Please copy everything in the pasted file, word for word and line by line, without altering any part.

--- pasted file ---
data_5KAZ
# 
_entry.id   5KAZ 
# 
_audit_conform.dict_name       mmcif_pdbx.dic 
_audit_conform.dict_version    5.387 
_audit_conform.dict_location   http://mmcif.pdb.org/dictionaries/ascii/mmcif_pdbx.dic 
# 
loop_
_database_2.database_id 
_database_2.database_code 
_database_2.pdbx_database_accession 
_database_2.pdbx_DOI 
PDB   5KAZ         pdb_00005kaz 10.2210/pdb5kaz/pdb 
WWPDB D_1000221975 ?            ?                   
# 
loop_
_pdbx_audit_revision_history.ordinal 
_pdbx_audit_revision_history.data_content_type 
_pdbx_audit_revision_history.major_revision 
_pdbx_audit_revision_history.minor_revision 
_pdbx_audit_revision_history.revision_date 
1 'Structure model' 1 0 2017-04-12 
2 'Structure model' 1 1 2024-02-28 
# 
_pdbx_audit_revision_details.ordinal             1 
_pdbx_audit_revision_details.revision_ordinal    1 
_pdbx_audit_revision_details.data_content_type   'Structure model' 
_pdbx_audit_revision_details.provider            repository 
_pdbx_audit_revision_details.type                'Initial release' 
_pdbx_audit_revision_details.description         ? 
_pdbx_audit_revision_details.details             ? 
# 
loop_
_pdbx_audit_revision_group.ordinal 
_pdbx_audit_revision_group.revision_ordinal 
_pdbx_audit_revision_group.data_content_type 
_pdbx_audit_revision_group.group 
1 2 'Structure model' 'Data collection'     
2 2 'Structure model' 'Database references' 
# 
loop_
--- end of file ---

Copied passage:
data_5KAZ
# 
_entry.id   5KAZ 
# 
_audit_conform.dict_name       mmcif_pdbx.dic 
_audit_conform.dict_version    5.387 
_audit_conform.dict_location   http://mmcif.pdb.org/dictionaries/ascii/mmcif_pdbx.dic 
# 
loop_
_database_2.database_id 
_database_2.database_code 
_database_2.pdbx_database_accession 
_database_2.pdbx_DOI 
PDB   5KAZ         pdb_00005kaz 10.2210/pdb5kaz/pdb 
WWPDB D_1000221975 ?            ?                   
# 
loop_
_pdbx_audit_revision_history.ordinal 
_pdbx_audit_revision_history.data_content_type 
_pdbx_audit_revision_history.major_revision 
_pdbx_audit_revision_history.minor_revision 
_pdbx_audit_revision_history.revision_date 
1 'Structure model' 1 0 2017-04-12 
2 'Structure model' 1 1 2024-02-28 
# 
_pdbx_audit_revision_details.ordinal             1 
_pdbx_audit_revision_details.revision_ordinal    1 
_pdbx_audit_revision_details.data_content_type   'Structure model' 
_pdbx_audit_revision_details.provider            repository 
_pdbx_audit_revision_details.type                'Initial release' 
_pdbx_audit_revision_details.description         ? 
_pdbx_audit_revision_details.details             ? 
# 
loop_
_pdbx_audit_revision_group.ordinal 
_pdbx_audit_revision_group.revision_ordinal 
_pdbx_audit_revision_group.data_content_type 
_pdbx_audit_revision_group.group 
1 2 'Structure model' 'Data collection'     
2 2 'Structure model' 'Database references' 
# 
loop_